You never know who you might run into while you’re driving around on Fogo Island.
The Island is home to a herd of about 350 caribou. These three were hanging out on the side of the road between Joe Batt’s Arm and Tilting.
At this time of the year, caribou are eating primarily moss and lichen. Plenty of both on Fogo Island.
The caribou here are so used to people that they will often gamely pose for as many pictures as the photographer cares to take.
A nice shot of a caribou craning its long, muscular neck.
Hungry for more...
Standing at attention.
This was the smallest of the three caribou that posed for us.
When two or more caribou stand together, they sometimes localize on the same sound and turn their heads in exactly the same direction.
... see?
Meet Make and Break, a pair of Newfoundland dogs, who will soon be moving into their new home at the Fogo Island Inn.
Pauline Brown and her husband Rex have raised Make and Break since they were pups. Rex built this kennel in front of their home, designed and painted to resemble the Fogo Island Inn. The dogs are now approaching their first birthday.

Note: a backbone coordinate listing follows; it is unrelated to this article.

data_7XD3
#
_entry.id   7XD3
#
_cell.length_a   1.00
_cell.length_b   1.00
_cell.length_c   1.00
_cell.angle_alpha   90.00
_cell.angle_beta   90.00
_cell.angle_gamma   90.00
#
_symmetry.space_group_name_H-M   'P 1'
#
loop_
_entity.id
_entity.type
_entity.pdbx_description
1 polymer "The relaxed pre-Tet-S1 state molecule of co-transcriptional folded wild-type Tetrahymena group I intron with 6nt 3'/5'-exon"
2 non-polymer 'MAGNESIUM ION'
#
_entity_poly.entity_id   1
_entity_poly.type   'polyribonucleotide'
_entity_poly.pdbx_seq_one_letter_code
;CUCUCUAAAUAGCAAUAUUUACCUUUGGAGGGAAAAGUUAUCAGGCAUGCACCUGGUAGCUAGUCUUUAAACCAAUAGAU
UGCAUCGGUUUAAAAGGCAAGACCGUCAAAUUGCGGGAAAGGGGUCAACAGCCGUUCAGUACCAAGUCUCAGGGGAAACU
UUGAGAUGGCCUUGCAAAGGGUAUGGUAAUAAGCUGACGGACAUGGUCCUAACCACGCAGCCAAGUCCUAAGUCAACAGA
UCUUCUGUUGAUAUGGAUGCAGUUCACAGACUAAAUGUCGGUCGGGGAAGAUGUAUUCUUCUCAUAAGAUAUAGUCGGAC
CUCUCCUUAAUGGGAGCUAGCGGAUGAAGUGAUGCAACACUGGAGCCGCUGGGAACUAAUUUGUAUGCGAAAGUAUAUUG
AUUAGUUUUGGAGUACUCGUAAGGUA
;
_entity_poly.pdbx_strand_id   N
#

Pauline Brown offers a treat to Make, the 120 pound female. Break, her brother, is over 140 pounds.
The dogs are still puppies at heart, and often enjoy a playful wrestle. Make and Break are named after a style of boat engine, and a Stan Rogers song (“Make and Break Harbour”) that Shorefast founder Zita Cobb is particularly fond of.
Make, the female, is the more devilish of the pair. Here she is bounding across the road with her brother chasing after her.
A quick shake of an empty Gatorade bottle is all it takes to bring this gentle giant to heel.
Could you stay mad at this face?
Here’s the fox at full trot - not as easy to photograph as a caribou!
Make and Break will soon be moving into a kennel at the Inn. Animal-loving guests (who will be leaving their own pets at home) can visit and play with them, take them for walks and enjoy the legendary companionship of Newfoundland dogs.
On a beach in Joe Batt’s Arm, a small fox forages for a meal with the Fogo Island Inn as a backdrop.
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Two Newfoundland dogs are being raised to greet guests at the Fogo Island Inn
A seagull enjoys the last fading moments of daylight in Joe Batt’s Arm.